“They’ll have similar reporting obligations to councils; they’ll prepare annual financial statements, they’ll be audited by the Auditor-General. But we’ll be specifically evaluating how in different regions they are taking advantage of the model to actually deliver better outcomes to communities at a regional level."
He says the joint organisations will likely be in operation for a year before the OLG begins evaluating their outcomes. “We’d be looking to do that probably in the second half of next year.” Mr Hurst confirms that the evaluation will involve “feeding back what we learn into improving practice across the whole network, right from the beginning.”

‘Not too late’

Given some councils are still in discussions about whether to engage with a joint organisation, Mr Hurst said that “it’s not too late” for a local government to participate in the network. “When we proclaim the additional joint organisations in the far west we can use that opportunity to add new councils.” He says the joint organisations network is a “good example of co-design that’s gone at its own pace and now, after a few years of patience and working with the sector, it’s delivering results.”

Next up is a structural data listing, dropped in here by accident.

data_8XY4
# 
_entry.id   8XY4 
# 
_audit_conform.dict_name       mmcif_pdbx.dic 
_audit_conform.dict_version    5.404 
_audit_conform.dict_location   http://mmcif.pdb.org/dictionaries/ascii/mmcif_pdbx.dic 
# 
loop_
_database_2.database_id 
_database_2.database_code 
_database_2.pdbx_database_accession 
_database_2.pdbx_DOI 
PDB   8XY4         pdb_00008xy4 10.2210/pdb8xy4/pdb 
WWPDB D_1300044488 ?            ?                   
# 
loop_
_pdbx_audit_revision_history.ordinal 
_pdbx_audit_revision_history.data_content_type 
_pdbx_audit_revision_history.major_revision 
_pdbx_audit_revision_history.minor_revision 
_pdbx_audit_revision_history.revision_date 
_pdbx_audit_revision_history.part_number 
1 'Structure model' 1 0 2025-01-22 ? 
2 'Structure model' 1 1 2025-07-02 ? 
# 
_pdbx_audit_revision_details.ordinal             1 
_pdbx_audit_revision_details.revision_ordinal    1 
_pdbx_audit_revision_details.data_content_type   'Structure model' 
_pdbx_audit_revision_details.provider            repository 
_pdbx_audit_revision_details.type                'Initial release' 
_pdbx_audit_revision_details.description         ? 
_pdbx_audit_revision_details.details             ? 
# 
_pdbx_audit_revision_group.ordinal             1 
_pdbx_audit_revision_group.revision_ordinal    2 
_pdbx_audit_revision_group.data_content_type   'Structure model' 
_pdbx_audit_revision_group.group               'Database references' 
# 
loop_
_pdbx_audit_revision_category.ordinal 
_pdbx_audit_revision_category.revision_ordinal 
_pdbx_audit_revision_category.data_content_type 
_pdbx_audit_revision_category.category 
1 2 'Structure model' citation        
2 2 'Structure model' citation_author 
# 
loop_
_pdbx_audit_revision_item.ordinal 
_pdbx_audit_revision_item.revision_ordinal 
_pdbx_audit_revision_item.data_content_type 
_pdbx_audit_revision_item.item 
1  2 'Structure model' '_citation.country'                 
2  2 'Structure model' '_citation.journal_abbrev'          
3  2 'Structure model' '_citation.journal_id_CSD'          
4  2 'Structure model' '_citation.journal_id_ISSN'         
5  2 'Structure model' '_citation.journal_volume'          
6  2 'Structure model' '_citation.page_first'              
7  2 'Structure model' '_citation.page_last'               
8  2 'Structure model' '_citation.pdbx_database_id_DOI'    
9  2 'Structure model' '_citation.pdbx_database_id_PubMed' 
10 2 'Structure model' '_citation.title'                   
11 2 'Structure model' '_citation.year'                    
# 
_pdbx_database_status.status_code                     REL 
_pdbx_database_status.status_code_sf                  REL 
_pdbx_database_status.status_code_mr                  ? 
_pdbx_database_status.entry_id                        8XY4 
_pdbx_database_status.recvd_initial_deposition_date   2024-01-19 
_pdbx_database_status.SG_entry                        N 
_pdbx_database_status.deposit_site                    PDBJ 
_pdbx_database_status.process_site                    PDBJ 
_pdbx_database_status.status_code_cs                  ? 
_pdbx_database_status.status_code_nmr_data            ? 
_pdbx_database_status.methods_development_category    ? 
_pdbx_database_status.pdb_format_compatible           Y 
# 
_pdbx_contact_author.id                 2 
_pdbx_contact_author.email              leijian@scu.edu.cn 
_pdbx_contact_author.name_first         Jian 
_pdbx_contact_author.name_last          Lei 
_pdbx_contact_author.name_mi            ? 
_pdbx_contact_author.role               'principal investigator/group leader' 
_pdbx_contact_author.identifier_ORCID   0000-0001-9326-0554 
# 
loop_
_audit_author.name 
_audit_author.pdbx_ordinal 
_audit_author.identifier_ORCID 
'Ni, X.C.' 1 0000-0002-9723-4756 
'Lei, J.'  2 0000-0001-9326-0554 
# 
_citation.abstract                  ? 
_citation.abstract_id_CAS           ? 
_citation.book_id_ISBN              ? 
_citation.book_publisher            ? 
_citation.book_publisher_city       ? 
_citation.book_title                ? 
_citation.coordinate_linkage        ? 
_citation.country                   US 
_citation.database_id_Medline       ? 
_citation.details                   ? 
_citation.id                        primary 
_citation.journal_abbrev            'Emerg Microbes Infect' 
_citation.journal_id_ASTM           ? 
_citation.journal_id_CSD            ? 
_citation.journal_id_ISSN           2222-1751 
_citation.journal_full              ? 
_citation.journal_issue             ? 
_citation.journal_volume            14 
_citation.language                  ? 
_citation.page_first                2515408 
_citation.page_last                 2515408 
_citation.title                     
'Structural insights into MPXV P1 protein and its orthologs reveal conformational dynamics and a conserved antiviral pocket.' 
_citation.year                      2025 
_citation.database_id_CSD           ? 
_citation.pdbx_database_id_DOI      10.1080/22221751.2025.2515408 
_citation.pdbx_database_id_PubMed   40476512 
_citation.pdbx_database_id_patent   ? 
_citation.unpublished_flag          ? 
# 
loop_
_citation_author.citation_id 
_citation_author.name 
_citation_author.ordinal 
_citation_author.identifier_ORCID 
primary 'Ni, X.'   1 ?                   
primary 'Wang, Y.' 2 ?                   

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[post_title] => Broad agenda for new joint organisations, says OLG chief [post_excerpt] => As an Australian-first model for collaboration between councils rolls out across NSW, the Office of Local Government chief executive tells Government News the new network is flexible enough to meet regional priorities. [post_status] => publish [comment_status] => open [ping_status] => open [post_password] => [post_name] => broad-agenda-for-new-joint-organisations-says-olg-chief [to_ping] => [pinged] => [post_modified] => 2018-06-15 12:10:03 [post_modified_gmt] => 2018-06-15 02:10:03 [post_content_filtered] => [post_parent] => 0 [guid] => https://www.governmentnews.com.au/?p=30661 [menu_order] => 0 [post_type] => post [post_mime_type] => [comment_count] => 0 [filter] => raw ) [2] => WP_Post Object ( [ID] => 30600 [post_author] => 675 [post_date] => 2018-06-08 08:38:31 [post_date_gmt] => 2018-06-07 22:38:31 [post_content] => [caption id="attachment_30601" align="aligncenter" width="665"] City of Melbourne is exploring long-term public transport options.[/caption] As Melbourne explores various options to meet unprecedented demand for public transport, leading experts point to road pricing and improved traffic signaling as key solutions. With a rapidly growing population, pressure on the Melbourne public transport network is expected to reach 200 per cent of current capacity by 2031. According to chair of the transport portfolio in Melbourne, Councilor Nicolas Gilley, the tram running through the center of the city is one of the busiest in the world. “At peak times at the moment the trams are at capacity. When you have trams on single lane traffic at peak hour sharing with cars, it’s not working well,” he said.  Overcrowding and vehicle congestion are causing trams to spend 17 per cent of their time stopped at traffic lights, according to a recent public transport discussion paper from the City of Melbourne. [caption id="attachment_30602" align="alignright" width="169"] Graham Currie[/caption] Despite having the largest tram network in the world, Melbourne “compares very poorly internationally” with speeds in the lowest 20 per cent of all tram systems, according to Professor Graham Currie, director of the public transport research group at Monash University. “They are delayed, held back and unreliable as a result and traffic is growing. There is a need to substantially change the right of way for trams on streets,” he told Government News. The City of Melbourne’s discussion paper, released in April, has recommended the introduction of a Metro 2 network linking Newport to Clifton Hill and a Metro 3 connecting Southern Cross to the airport. The paper also proposes the introduction of electric buses, bus charging capabilities at stops, traffic priority for buses and trams, more accessible tram stops and the creation of orbital routes to link suburbs.